The dancers began swirling, swooping around each other without touching, waiting for the cue that would signal the switch in their movements to a second set of instructions. Their unrehearsed and undirected dancing was spellbinding, a set of highly trained and graceful bodies moving nearly at random, clustering together only to break apart again. The result was a piece that viewers had never seen before, and will never see again. So far, audiences have been enthralled.
“How do you not run into each other? How do you not collide?” one audience member asked at the rehearsal. “Oh, we did,” Hovhannisyan answered, to laughter. Luis Torres, Chamber Dance’s ballet master, admits that it’s always scary at first. “You always feel, ‘Oh my god, I’m not going to have anything to do, and everyone is watching.’” But then the music begins, and dancers build off the actions and reactions of the others. “The material is endless,” he says.
Chudacoff and Bruning commissioned both the score and the choreography for “Wild Swans.” The music was written by Ecuadorian composer Chia Patino, inspired by a poem by Edna St. Vincent Millay: “Nothing to match the flight of wild birds flying./ Tiresome heart, forever living and dying,/House without air, I leave you and lock your door.” To pair the score with movement, Chamber Dance Project tapped guest choreographer Darrell Grand Moultrie, who has worked on Broadway and with that bestower of instant cultural cachet, Beyoncé.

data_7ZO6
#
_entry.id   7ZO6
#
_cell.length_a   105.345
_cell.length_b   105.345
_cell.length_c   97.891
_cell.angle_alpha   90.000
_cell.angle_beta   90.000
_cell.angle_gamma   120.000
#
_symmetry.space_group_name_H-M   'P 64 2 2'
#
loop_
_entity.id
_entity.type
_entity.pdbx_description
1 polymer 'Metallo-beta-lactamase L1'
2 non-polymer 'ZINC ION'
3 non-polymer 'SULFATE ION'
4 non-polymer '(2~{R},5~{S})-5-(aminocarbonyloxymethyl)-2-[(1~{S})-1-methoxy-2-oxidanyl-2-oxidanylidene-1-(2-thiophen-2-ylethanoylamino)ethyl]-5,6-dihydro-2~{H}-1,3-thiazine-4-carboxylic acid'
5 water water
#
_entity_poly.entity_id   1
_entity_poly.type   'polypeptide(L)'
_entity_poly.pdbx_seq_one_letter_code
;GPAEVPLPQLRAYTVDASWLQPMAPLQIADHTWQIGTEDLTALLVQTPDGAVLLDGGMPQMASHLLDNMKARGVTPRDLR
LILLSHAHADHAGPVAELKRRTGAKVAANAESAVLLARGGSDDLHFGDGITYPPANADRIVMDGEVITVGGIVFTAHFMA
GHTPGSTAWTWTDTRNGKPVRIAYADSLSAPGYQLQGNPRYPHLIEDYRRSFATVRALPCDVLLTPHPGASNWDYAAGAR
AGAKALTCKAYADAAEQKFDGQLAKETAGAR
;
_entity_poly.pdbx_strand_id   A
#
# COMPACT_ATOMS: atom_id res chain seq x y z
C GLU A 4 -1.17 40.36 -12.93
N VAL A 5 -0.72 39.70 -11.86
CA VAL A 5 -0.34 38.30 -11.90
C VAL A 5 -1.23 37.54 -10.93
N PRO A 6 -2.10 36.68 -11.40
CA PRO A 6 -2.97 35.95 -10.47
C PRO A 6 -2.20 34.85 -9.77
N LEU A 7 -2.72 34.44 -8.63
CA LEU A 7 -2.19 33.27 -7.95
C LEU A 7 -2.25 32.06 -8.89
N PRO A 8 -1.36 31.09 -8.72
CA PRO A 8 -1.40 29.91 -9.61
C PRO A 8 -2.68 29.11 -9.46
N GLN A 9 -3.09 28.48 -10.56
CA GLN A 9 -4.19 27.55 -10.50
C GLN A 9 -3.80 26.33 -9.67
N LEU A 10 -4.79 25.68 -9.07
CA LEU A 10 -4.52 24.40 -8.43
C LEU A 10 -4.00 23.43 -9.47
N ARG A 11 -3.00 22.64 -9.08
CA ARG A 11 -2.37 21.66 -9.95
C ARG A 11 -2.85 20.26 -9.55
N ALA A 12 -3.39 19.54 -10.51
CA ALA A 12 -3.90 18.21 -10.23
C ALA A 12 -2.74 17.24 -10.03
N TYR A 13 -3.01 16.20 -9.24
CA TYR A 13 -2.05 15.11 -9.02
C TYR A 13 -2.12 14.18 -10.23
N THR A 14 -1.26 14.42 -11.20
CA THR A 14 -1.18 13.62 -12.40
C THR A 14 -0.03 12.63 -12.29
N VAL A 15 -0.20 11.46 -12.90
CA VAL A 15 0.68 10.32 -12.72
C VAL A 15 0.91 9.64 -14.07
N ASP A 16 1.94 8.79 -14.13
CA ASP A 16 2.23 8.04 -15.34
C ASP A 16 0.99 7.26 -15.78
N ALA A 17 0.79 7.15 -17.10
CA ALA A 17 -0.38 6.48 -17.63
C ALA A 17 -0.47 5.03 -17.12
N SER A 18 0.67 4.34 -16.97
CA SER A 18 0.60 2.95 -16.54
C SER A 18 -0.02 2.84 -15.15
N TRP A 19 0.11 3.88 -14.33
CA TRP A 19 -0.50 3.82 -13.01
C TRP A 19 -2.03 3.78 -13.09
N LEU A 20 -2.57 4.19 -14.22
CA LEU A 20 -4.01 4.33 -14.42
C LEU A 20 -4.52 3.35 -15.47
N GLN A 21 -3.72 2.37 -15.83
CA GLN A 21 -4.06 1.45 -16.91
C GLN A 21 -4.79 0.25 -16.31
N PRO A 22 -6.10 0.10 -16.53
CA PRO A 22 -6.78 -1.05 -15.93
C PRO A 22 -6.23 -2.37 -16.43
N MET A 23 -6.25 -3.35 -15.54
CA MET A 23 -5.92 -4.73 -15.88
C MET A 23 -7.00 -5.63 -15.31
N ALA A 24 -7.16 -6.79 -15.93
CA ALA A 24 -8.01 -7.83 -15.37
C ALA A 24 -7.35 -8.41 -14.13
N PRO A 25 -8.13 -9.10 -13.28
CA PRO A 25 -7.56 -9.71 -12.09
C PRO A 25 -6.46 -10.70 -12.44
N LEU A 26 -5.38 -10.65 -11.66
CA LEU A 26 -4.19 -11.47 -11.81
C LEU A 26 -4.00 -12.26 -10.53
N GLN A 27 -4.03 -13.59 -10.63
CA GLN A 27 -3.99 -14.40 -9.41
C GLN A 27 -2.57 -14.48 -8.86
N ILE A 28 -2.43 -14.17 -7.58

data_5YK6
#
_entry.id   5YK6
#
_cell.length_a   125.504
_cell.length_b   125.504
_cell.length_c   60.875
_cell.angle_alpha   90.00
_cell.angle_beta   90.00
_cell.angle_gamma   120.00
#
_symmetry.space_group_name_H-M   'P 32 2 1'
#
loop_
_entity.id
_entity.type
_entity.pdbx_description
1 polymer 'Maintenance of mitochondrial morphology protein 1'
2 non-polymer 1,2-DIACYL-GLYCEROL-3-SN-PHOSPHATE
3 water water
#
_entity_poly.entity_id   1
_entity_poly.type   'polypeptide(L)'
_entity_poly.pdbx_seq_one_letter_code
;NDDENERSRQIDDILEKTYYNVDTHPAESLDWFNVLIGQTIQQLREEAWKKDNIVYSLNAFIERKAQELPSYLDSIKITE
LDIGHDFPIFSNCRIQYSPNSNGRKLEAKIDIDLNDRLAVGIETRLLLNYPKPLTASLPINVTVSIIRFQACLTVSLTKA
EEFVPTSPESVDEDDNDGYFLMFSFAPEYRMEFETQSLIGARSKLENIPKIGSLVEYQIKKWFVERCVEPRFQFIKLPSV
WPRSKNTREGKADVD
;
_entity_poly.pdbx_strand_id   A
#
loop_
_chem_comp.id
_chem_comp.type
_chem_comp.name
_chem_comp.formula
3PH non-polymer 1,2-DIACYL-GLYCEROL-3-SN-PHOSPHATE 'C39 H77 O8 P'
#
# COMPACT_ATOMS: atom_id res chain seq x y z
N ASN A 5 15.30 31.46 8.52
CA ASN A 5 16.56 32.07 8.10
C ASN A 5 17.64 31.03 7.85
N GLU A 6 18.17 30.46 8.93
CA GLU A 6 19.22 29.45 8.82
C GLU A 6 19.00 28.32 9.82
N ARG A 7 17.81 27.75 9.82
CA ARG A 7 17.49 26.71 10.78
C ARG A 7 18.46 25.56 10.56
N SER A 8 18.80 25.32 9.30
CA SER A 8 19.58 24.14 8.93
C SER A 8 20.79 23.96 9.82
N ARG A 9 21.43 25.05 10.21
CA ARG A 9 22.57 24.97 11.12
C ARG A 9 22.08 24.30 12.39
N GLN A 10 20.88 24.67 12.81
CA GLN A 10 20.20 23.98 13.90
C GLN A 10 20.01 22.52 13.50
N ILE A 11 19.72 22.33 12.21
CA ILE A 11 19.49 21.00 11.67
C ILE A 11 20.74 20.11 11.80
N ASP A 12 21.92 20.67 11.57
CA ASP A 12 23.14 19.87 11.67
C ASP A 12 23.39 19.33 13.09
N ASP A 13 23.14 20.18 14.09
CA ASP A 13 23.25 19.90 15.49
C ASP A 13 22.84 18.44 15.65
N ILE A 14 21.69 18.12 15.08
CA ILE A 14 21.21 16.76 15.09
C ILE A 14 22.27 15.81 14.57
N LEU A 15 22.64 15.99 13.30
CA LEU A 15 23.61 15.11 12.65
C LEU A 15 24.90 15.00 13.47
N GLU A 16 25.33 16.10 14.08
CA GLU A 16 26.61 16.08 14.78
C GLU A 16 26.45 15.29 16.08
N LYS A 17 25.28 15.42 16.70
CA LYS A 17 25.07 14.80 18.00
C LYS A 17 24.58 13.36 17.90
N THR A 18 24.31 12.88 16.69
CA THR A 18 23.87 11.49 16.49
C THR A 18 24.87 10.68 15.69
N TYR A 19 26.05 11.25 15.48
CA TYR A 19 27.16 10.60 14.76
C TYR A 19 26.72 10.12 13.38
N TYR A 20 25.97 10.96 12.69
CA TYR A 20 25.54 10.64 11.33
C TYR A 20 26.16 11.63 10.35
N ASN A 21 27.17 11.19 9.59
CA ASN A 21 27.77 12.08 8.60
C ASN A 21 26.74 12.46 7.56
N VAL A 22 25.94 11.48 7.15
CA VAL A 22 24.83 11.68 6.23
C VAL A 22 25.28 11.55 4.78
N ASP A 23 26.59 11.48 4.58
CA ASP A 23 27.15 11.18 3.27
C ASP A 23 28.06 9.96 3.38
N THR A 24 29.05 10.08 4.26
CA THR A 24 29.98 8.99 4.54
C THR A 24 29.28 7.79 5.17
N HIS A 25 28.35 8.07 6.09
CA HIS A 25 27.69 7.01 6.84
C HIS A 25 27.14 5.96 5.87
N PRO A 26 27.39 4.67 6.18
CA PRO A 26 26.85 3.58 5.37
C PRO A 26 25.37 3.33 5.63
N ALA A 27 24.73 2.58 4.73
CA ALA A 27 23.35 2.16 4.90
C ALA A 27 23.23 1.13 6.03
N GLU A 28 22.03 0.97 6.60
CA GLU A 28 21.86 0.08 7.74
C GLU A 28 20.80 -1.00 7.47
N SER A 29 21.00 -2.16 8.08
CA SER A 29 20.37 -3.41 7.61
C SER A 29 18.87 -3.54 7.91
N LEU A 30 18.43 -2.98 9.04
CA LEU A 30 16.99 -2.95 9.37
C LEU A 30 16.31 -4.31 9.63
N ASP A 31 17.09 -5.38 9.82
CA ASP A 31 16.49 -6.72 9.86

On stage near the dancers at rehearsal, Moultrie cued them with snaps and the occasional stage-whispered “Soft!” marking the precise moments when their movements should occur. The six “Wild Swans” dancers end up together at the front of the stage, moving in disparate action in what Moultrie called an inorganic opposition with classical ballet, that giant of the dance world, the overbearing bigger sibling.
“The idea is to not put them in white costumes with feathers on their backs,” he states. There are other ways to play the swan.
Photo by Eduardo Patino